(c) Can Stock Photo/ marish
(c) Can Stock Photo/ marish

Approach social media as if dealing with a group of gossipy teenagers. Understand that as nice and intelligent as everyone might seem, there will always be a few people out there looking to get the dirt, to start an argument simply to gain a higher profile, or just to be mean.

  • Keep the business details of your business to yourself. I don’t mean you shouldn’t announce when you’ve signed a book deal, but be careful not to discuss it before you know it’s finalized. If you’re unsure what’s safe to disclose, you’re better off not sharing it. But you can always talk to your agent or editor to find out when certain information — that you’ve sold the book, what your cover art looks like, your release date, etc. — can go public.
  • Never talk about the who/what/where while things are still in play. When your agent has your manuscript out on submission or is negotiating a deal, you should never discuss the process online: not which agents or which imprints or how you think it’s going. It’s tempting to get excited and want to provide updates, but editors can go online, too, and you don’t want to inadvertently weaken your agent’s ability to negotiate by giving away vital information. So keep it off your blog and Facebook and Twitter.

Remember that the internet rarely differentiates between your private and professional selves. Once you put yourself out there wearing your writer’s hat and people get to know you, it will become impossible to have personal moments online except in spaces you lock down. Take precautions to stay safe.

  • Consider maintaining a friends-and-family-only Facebook page separate from your author page, with security settings that keep anyone else from seeing your photos and vacation chatter. Only “friend” a small, select group of people. This will give you a place to engage with those you love without worrying about policing yourself.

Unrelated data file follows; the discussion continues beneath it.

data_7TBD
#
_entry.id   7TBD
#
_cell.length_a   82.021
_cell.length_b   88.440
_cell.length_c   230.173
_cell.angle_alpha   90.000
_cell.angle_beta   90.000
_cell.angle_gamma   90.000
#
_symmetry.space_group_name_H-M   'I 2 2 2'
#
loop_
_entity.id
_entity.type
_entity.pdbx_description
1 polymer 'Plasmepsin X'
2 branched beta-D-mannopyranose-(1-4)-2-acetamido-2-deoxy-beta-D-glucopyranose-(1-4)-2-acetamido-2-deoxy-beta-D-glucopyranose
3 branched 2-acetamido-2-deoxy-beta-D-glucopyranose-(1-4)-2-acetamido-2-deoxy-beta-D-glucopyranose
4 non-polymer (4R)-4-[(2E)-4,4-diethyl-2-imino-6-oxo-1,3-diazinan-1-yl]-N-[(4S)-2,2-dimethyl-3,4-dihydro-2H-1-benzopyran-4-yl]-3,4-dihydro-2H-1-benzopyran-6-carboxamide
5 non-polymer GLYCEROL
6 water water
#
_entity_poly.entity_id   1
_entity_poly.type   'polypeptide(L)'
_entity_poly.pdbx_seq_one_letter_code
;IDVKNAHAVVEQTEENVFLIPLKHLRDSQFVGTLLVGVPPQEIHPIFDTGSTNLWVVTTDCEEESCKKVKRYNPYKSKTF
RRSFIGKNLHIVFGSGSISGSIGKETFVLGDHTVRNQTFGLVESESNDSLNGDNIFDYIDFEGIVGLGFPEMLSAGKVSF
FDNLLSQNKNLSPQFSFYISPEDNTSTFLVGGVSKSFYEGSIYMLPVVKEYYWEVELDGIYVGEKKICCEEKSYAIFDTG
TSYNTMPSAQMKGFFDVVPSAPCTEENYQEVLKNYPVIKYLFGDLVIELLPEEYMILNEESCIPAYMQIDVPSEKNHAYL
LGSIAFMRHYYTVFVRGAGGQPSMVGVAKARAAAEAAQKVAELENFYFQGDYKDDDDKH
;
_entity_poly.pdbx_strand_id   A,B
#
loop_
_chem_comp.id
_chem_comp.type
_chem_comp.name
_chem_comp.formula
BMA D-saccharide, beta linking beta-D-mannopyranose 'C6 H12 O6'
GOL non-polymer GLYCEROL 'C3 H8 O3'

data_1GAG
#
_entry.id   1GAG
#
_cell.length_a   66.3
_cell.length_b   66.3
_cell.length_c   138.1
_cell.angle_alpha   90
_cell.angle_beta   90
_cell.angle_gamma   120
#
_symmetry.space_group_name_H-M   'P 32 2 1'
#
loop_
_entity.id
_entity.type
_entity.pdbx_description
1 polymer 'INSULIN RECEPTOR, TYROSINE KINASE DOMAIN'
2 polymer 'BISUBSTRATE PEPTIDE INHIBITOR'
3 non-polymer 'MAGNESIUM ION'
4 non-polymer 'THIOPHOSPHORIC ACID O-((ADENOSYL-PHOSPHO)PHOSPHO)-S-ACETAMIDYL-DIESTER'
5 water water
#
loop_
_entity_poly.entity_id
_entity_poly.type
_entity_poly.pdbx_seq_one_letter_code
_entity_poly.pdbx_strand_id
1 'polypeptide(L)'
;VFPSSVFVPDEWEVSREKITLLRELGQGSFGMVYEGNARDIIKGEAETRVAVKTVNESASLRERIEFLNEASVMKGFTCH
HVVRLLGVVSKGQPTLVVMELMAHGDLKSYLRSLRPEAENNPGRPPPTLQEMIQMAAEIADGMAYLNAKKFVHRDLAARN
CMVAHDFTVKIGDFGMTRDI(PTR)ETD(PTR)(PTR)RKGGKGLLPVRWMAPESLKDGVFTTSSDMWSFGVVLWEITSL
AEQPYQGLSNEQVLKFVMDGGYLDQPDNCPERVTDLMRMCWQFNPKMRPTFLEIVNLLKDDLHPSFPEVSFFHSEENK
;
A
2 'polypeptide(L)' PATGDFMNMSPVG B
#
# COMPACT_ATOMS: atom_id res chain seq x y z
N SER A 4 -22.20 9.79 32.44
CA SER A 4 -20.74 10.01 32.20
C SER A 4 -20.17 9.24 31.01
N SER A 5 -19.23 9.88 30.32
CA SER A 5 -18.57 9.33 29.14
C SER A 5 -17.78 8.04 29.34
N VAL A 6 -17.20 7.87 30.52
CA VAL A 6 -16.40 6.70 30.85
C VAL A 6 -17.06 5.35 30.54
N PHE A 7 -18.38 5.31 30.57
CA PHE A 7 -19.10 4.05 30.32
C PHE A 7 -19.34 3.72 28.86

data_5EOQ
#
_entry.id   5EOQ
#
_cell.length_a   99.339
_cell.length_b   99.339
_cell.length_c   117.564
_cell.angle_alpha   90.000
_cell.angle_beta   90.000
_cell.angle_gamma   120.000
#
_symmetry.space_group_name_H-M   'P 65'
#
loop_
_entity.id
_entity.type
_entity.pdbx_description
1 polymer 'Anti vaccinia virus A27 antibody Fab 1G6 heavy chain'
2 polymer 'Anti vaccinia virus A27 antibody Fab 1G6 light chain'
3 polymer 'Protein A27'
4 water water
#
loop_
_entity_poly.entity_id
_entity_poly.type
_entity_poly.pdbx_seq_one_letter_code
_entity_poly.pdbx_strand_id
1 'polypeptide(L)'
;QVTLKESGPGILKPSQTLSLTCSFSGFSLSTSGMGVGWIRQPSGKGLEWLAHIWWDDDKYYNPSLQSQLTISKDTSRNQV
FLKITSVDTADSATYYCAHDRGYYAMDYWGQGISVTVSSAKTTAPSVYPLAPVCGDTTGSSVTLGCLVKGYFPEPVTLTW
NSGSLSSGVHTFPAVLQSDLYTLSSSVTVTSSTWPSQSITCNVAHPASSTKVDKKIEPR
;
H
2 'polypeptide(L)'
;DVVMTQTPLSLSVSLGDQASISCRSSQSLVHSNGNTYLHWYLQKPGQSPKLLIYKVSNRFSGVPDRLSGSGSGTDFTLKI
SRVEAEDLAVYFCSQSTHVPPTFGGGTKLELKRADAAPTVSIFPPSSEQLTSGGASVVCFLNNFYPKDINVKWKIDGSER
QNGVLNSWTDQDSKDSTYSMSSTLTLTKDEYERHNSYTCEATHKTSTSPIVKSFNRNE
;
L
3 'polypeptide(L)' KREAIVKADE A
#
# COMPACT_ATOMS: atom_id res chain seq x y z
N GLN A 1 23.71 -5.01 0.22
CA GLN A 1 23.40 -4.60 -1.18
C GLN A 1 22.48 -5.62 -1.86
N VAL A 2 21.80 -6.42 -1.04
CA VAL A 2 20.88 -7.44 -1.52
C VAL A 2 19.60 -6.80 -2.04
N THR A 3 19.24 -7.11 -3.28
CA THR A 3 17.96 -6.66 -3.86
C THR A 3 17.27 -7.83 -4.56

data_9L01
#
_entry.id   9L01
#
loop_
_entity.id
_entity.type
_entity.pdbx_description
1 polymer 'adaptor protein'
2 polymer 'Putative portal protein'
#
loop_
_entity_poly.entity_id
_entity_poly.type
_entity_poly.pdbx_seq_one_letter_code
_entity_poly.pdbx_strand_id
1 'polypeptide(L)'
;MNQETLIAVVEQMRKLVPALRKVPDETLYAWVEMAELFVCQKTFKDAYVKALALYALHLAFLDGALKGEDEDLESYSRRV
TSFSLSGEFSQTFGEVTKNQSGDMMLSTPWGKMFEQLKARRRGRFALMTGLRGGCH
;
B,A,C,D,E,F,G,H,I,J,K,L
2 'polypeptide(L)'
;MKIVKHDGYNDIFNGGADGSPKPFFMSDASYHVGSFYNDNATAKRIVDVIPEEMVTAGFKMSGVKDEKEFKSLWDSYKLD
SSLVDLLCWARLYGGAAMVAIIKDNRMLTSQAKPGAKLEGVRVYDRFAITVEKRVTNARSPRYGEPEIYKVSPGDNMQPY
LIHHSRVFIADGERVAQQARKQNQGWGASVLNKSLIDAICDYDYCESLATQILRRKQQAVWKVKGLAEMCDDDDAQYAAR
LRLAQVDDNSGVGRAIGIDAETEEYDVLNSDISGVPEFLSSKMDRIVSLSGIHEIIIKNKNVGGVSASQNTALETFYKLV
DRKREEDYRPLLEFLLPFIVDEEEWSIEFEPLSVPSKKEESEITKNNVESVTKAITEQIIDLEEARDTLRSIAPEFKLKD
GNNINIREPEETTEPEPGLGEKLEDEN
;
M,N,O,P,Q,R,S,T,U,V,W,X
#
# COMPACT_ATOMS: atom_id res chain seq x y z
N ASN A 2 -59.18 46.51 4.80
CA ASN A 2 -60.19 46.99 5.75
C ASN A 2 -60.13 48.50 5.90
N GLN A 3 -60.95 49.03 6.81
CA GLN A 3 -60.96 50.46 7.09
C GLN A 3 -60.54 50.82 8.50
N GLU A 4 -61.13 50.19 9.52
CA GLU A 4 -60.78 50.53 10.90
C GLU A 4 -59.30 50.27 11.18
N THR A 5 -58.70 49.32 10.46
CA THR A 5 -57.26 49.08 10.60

• Be careful about announcing easily identifiable information about yourself on the internet, such as landmarks near your house, your day job, or where your kids attend school. Most people are lovely and will respect your privacy, but stalkers do exist and you don’t need to be a best-selling author or hugely famous to have someone decide they want to follow you in real life.
  • If you will be traveling for personal reasons — as in, not a conference or book signing, etc. — wait until after the trip to share with your readers/fans. Don’t talk the trip up ahead of time, or announce where you’ll be.

And yes, the internet is forever. Or at least close enough. Things you say and regret, even if you delete them, have a habit of turning up when you least expect it.

  • Apologize if you say something that hurts other people. Whether you phrased something badly and it was misunderstood or you genuinely did not understand what you said was offensive, apologize, and state that you’ll do your best not to make the same mistake. Everyone’s human, and most people will understand if you’re genuinely contrite.
  • Realize that there will always be things that will cause an argument online, and pick your battles. Some issues will be more important to you and you will take a stand. Others will probably still be important but maybe less of a priority. Decide what is worth fighting for and what you’re willing to walk away from, in the interest of having time to write and live your life outside of social media.
  • Avoid knee-jerk reactions. If something gets you hot under to collar, take a breath or two before you respond. You may change your mind, or you may not, but decide how you’re going to respond (or if you’re going to respond) with a clear head.